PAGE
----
PUBLIC LAW 86-682-SEPT. 2, 1960
[74 S T A T.
§ 4370. Delivery of newspapers by the Postal Transportation Service The Postmaster General may provide by order the terms upon which the Department will receive directly from publishers or news agents in charge thereof, packages of newspapers and other periodicals not received from or intended for delivery at any post office and deliver them as directed, if presented and called for at the mail car or steamer. CONTROLLED CIRCULATION PUBLICATIONS § 4421. Definition Controlled circulation publications are those publications which— (1) contain twenty-four pages or more; (2) are issued at regular intervals of four or more times a year; (3) devote 25 per centum or more of their pages to text or reading matter and not more than 75 per centum to advertising matter; (4) may be circulated free or mainly free; and (5) are not owned and controlled by one or several individuals or business concerns and conducted as an auxiliary to and essentially for the advancement of the main business or calling of those who own or control them. § 4422. R a t e s of postage The postage rate on controlled circulation publications found by the Postmaster General to meet the definition contained in section 4421 of this title when mailed in the manner prescribed by the Postmaster General, is 12 cents a pound or fraction thereof, regardless of the weight of the individual copies, with a minimum charge of 1 cent for each piece. The rates provided in this section shall remain in effect until otherwise provided by the Congress. CHAPTER 65—THIRD CLASS MAIL Sec.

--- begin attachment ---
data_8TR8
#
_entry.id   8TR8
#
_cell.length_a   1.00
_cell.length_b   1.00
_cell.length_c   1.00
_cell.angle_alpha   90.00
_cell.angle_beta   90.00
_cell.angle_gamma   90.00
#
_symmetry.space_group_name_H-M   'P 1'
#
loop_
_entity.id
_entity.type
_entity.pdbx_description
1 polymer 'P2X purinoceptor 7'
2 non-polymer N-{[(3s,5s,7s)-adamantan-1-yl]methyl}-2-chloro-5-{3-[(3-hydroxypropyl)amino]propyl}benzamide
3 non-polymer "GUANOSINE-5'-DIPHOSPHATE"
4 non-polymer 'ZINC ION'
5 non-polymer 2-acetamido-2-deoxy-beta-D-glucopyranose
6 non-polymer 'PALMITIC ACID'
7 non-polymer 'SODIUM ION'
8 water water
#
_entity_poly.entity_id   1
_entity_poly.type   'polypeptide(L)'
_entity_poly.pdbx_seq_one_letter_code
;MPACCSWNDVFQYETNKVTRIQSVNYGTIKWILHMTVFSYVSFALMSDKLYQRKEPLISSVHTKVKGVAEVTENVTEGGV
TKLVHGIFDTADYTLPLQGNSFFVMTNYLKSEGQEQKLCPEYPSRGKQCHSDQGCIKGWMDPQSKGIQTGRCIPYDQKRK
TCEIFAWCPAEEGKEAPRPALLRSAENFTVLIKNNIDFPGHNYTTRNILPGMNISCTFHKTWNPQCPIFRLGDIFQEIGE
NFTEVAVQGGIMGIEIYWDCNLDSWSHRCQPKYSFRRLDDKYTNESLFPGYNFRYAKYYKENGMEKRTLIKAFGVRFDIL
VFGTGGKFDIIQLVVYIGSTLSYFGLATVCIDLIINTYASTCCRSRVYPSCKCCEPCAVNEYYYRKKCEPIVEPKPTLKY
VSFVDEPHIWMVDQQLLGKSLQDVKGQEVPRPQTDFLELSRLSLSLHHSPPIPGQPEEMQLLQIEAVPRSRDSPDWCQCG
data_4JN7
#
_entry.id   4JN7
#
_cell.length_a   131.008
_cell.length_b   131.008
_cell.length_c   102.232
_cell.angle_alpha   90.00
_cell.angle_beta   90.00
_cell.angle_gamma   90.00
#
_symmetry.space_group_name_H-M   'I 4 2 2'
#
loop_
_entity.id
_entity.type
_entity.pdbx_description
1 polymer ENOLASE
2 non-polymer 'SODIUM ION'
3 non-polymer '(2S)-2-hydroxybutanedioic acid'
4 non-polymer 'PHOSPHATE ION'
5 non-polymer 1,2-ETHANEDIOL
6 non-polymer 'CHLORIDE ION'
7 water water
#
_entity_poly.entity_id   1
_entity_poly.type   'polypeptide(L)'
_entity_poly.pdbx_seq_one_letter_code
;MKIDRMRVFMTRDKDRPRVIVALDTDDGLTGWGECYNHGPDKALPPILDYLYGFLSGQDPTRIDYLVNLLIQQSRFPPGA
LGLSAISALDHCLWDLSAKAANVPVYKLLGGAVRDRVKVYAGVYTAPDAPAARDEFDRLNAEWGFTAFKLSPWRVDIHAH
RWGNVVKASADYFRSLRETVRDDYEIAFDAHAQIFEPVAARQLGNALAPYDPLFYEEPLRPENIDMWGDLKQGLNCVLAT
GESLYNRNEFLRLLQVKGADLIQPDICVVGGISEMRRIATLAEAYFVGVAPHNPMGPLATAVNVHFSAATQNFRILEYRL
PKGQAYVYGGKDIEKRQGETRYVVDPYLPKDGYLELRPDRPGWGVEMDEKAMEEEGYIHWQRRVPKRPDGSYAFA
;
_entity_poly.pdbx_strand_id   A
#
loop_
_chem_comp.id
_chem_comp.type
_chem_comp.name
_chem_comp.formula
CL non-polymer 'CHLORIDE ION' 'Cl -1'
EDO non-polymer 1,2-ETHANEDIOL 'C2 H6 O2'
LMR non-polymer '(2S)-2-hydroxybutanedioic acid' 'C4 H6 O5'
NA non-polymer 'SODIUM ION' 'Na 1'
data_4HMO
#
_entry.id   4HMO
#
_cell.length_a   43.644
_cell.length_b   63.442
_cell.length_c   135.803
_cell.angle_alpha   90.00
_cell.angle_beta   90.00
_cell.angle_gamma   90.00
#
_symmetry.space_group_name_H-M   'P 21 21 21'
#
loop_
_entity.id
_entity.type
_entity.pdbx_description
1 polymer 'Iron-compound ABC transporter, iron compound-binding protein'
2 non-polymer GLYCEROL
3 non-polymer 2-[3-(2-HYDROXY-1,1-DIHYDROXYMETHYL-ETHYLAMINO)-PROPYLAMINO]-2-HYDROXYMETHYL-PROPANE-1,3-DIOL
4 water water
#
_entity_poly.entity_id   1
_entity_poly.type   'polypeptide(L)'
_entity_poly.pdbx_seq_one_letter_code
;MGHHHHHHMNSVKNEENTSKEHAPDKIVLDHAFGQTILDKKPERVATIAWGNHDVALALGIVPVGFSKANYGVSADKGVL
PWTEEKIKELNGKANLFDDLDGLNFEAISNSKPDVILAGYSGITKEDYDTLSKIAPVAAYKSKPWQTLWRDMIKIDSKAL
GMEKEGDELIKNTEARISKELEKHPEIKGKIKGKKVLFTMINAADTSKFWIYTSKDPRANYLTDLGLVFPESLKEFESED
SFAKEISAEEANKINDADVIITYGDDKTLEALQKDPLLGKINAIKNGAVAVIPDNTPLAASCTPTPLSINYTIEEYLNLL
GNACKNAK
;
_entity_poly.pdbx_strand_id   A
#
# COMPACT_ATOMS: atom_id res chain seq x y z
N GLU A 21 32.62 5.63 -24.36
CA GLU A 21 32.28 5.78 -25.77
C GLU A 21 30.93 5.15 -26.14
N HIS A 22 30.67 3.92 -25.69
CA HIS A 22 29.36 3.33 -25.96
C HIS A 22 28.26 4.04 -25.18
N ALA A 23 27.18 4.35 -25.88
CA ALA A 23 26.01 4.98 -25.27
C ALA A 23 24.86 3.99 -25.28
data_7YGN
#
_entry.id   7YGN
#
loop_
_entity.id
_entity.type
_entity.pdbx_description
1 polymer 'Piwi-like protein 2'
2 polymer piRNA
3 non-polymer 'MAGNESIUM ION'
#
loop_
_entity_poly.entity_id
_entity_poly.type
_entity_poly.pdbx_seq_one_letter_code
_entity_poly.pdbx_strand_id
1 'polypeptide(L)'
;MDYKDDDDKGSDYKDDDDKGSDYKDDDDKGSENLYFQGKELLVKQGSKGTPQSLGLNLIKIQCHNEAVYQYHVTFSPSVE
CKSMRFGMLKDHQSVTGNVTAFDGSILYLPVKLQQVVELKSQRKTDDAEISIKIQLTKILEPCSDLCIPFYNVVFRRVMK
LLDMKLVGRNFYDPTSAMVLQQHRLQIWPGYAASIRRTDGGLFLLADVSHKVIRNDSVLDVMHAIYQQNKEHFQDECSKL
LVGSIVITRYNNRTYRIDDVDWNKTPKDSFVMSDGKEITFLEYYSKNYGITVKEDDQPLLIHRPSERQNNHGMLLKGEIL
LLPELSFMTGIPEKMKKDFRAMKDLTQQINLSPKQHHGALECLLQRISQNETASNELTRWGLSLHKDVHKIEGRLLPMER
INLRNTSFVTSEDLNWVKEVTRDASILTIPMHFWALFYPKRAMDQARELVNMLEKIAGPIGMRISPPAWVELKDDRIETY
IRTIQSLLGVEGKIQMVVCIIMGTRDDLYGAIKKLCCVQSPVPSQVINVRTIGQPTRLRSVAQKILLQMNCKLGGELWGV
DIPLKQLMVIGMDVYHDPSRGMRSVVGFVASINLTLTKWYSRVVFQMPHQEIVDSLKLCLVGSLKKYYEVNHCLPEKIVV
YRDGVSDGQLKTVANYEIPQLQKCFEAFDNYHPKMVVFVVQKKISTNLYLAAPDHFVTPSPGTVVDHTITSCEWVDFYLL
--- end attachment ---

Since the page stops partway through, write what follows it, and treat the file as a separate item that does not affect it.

4451. Definition. 4452. Postage rates. 4453. Permissible marks and enclosures. § 4451. Definition (a) Third class mail consists of mailable matter which is— (1) not mailed or required to be mailed as first class mail; (2) not entered as second class mail; and (3) less than sixteen ounces in weight. (b) A person who presents for mailing at one time twenty or more identical copies of bills and statements of account produced by any photographic or mechanical process, other than typewriting, may mail them as third class mail. I n other cases, bills and statemente of account shall be mailed as first class mail. (c) Circulars, including printed letters which according to internal evidence are being sent in identical terms to several persons, are third class mail. A circular does not lose its character as such when the date and name of the addressee and of the sender are written therein, nor by the correction in writing of mere typographical errors. (d) Unsealed letters written in point print or raised characters, or on sound reproduction records, used by the blind are third class mail without regard to the limit on weight prescribed in subsection (a)(2) of this section. (e) Printed matter within the limit of weight set forth in subsection (a) of this section is third class mail. For the purpose of this subsection, printed matter is paper on which words, letters, characters, figures or images, or any combination thereof, not having the charac-